Our colleagues in the political sciences spend considerable time studying voter behavior. They have identified several key reasons that people do or don’t come out to the polls. Human factors like self-identification with a candidate’s issues, personal familiarity with the candidate, and the voter’s own sense of civic responsibility set a baseline for likely support. Whether the voter trusts the election process and government in general, is knowledgeable about the issues and not just personalities, and whether there are barriers to his or her enfranchisement are also significant drivers. Finally, is the voter motivated to go to the polls to punch a chad, or does the campaign need to activate him or her? Over time, candidates have leveraged and shaped these human behaviors into the modern Get Out the Vote (GOTV) campaign. GOTV approaches becomes best practices for us to follow in library ballot campaigns.

The Downside of Being Universally Liked | Advocate’s Corner

Libraries have no natural predators. Believe me. Having worked in partisan politics and lobbied on contentious issues, I know what it means to have opponents. Since I started lobbying for libraries no one has called me names, hung up on me, or slammed a door in my face.

Sequestration and the New Reality for the Federal Budget Process | Advocate’s Corner

Thus far in 2013, the federal budget picture has been quite grim. Since March 1, the United States government has begun to adapt to the harsh reality of across-the-board budget cuts to particular categories of federal spending. This series of cuts—now commonly referred to as the sequestration—were enacted as part of the Budget Control Act […]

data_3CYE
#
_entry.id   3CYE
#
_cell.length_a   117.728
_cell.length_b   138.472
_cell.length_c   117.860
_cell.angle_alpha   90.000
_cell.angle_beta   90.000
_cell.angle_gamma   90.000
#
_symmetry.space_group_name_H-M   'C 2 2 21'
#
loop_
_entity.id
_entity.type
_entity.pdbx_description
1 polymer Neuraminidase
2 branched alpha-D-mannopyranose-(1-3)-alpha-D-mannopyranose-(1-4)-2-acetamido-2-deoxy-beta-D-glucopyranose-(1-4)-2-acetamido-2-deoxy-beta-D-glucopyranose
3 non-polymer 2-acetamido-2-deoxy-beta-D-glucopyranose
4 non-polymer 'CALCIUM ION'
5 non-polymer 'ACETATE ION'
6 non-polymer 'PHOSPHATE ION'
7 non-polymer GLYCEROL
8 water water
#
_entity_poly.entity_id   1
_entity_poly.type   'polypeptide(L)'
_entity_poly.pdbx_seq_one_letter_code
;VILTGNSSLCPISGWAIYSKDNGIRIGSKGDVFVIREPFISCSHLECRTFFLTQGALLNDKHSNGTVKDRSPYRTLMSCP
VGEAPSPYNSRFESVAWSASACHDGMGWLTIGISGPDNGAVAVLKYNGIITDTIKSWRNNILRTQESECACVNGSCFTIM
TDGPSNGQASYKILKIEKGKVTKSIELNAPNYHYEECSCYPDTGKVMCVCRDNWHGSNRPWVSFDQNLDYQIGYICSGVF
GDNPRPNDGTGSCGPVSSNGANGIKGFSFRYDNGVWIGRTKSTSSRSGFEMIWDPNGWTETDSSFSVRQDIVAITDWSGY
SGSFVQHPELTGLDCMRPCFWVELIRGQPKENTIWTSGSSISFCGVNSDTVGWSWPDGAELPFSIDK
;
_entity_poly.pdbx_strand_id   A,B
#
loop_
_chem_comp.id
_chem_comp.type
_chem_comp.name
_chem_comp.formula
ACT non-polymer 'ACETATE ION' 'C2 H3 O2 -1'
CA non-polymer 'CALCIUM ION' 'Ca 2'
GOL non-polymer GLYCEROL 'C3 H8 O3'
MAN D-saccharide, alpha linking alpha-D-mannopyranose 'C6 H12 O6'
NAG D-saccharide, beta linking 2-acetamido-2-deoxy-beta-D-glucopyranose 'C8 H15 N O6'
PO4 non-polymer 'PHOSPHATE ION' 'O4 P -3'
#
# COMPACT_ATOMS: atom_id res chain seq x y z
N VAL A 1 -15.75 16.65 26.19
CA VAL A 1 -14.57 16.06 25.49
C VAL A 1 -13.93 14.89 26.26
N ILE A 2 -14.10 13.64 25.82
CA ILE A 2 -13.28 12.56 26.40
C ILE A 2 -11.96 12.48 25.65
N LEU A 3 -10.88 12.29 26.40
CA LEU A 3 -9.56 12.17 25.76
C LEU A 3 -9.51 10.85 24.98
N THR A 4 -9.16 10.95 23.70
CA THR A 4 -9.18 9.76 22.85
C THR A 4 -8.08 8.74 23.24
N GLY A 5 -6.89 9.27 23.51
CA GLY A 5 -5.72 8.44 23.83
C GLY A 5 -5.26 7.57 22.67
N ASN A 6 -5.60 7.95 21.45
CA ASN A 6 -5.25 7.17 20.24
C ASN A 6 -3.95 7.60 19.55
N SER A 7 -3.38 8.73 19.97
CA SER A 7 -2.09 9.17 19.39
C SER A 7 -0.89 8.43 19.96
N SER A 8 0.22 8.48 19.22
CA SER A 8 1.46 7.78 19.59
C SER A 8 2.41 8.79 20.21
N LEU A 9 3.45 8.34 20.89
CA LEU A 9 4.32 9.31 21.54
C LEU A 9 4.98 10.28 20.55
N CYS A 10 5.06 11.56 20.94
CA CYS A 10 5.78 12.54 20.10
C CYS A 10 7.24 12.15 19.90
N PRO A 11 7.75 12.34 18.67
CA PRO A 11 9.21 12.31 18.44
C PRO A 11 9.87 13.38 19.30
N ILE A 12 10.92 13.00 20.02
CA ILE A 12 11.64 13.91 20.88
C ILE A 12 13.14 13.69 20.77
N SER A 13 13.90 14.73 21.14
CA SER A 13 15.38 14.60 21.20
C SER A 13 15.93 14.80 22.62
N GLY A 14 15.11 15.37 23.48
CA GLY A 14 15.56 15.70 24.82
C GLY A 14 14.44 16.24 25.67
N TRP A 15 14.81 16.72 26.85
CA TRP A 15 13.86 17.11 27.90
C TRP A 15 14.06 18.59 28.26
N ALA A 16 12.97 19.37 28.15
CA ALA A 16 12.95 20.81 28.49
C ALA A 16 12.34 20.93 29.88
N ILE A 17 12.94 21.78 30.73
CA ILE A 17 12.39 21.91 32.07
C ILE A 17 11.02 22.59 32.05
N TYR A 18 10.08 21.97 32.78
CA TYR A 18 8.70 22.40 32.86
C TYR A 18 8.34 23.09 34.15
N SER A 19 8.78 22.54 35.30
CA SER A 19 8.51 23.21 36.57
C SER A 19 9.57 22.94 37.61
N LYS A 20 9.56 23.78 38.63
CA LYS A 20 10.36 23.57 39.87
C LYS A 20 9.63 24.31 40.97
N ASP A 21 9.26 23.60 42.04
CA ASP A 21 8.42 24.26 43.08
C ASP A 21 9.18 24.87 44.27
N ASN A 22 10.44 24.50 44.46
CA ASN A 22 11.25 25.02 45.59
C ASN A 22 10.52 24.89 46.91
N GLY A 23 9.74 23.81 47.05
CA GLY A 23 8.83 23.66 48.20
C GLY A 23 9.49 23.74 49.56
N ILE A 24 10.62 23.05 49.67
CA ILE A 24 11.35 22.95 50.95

Marketing Libraries Is like Marketing Mayonnaise

If you make one small change to the way you contextualise your marketing efforts, it can yield big results. It’s subtle but important, and here’s how to go about it.

Marketing libraries is a tough business, for all kinds of reasons. Lack of time, lack of funds, lack of other resources. The fact that public perception of what libraries actually do is about 15 years behind the reality in a lot of cases. But also the fact that there’s often a fundamental misunderstanding about what marketing should actually achieve.

Filling the Advocacy Gap: How Millions of Dollars Are at Stake on Ballots and What We’re Doing About It | Advocates’ Corner

Regardless of what The West Wing may have told us, elections are always a numbers game. Let’s say your public library serves a community of 10,000 people and you are fielding a $15 million bond measure to build a new library next November. If we run the “national average” numbers for a Congressional election cycle, you will likely have around 7,000 people of voting age in your jurisdiction. Voter registration runs as high as 60 percent for these biennial elections. However, turn out will be as low as 42 percent in a general election. If your bond measure looses by 4 percent, a not unheard of margin, you will have lost by 141 votes. If you are on the primary ballot—where turn out is in the 22 percent range—you lose by just 74 votes. Multiply that by five or by ten for bigger towns and cities and counties and we’re still talking about small numbers of voters.